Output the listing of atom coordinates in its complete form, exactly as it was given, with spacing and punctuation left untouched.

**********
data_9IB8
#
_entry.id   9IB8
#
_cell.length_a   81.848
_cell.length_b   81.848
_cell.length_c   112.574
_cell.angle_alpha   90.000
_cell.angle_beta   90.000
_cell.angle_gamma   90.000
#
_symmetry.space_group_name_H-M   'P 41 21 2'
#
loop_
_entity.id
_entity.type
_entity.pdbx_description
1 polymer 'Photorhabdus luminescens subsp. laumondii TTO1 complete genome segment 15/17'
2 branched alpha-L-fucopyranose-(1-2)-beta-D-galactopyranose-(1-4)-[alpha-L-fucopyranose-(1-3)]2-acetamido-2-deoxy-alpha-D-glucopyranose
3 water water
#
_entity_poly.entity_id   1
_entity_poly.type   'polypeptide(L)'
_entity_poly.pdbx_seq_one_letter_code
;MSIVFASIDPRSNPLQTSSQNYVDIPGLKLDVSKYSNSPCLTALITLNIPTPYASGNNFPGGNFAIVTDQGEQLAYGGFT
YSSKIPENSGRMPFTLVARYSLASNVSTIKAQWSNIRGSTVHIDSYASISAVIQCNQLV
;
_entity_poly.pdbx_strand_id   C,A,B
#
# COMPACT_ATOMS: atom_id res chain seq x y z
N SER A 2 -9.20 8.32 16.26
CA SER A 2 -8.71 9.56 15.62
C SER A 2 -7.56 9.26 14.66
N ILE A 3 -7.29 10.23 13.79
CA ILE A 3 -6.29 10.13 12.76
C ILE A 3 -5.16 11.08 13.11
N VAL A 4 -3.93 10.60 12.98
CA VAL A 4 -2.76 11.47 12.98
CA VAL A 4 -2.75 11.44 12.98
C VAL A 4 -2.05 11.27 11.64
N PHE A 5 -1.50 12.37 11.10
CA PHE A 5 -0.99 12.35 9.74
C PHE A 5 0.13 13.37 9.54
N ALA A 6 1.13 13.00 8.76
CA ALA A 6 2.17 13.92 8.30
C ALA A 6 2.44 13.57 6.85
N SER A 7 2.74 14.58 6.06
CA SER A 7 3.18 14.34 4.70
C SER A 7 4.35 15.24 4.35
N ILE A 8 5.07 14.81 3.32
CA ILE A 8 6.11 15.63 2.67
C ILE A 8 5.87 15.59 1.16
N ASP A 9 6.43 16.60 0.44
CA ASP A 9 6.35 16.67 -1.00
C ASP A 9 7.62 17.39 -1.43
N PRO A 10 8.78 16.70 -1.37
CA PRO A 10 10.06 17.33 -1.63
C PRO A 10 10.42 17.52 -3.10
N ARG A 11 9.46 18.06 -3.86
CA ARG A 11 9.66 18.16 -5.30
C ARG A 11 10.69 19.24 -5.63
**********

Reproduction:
data_9IB8
#
_entry.id   9IB8
#
_cell.length_a   81.848
_cell.length_b   81.848
_cell.length_c   112.574
_cell.angle_alpha   90.000
_cell.angle_beta   90.000
_cell.angle_gamma   90.000
#
_symmetry.space_group_name_H-M   'P 41 21 2'
#
loop_
_entity.id
_entity.type
_entity.pdbx_description
1 polymer 'Photorhabdus luminescens subsp. laumondii TTO1 complete genome segment 15/17'
2 branched alpha-L-fucopyranose-(1-2)-beta-D-galactopyranose-(1-4)-[alpha-L-fucopyranose-(1-3)]2-acetamido-2-deoxy-alpha-D-glucopyranose
3 water water
#
_entity_poly.entity_id   1
_entity_poly.type   'polypeptide(L)'
_entity_poly.pdbx_seq_one_letter_code
;MSIVFASIDPRSNPLQTSSQNYVDIPGLKLDVSKYSNSPCLTALITLNIPTPYASGNNFPGGNFAIVTDQGEQLAYGGFT
YSSKIPENSGRMPFTLVARYSLASNVSTIKAQWSNIRGSTVHIDSYASISAVIQCNQLV
;
_entity_poly.pdbx_strand_id   C,A,B
#
# COMPACT_ATOMS: atom_id res chain seq x y z
N SER A 2 -9.20 8.32 16.26
CA SER A 2 -8.71 9.56 15.62
C SER A 2 -7.56 9.26 14.66
N ILE A 3 -7.29 10.23 13.79
CA ILE A 3 -6.29 10.13 12.76
C ILE A 3 -5.16 11.08 13.11
N VAL A 4 -3.93 10.60 12.98
CA VAL A 4 -2.76 11.47 12.98
CA VAL A 4 -2.75 11.44 12.98
C VAL A 4 -2.05 11.27 11.64
N PHE A 5 -1.50 12.37 11.10
CA PHE A 5 -0.99 12.35 9.74
C PHE A 5 0.13 13.37 9.54
N ALA A 6 1.13 13.00 8.76
CA ALA A 6 2.17 13.92 8.30
C ALA A 6 2.44 13.57 6.85
N SER A 7 2.74 14.58 6.06
CA SER A 7 3.18 14.34 4.70
C SER A 7 4.35 15.24 4.35
N ILE A 8 5.07 14.81 3.32
CA ILE A 8 6.11 15.63 2.67
C ILE A 8 5.87 15.59 1.16
N ASP A 9 6.43 16.60 0.44
CA ASP A 9 6.35 16.67 -1.00
C ASP A 9 7.62 17.39 -1.43
N PRO A 10 8.78 16.70 -1.37
CA PRO A 10 10.06 17.33 -1.63
C PRO A 10 10.42 17.52 -3.10
N ARG A 11 9.46 18.06 -3.86
CA ARG A 11 9.66 18.16 -5.30
C ARG A 11 10.69 19.24 -5.63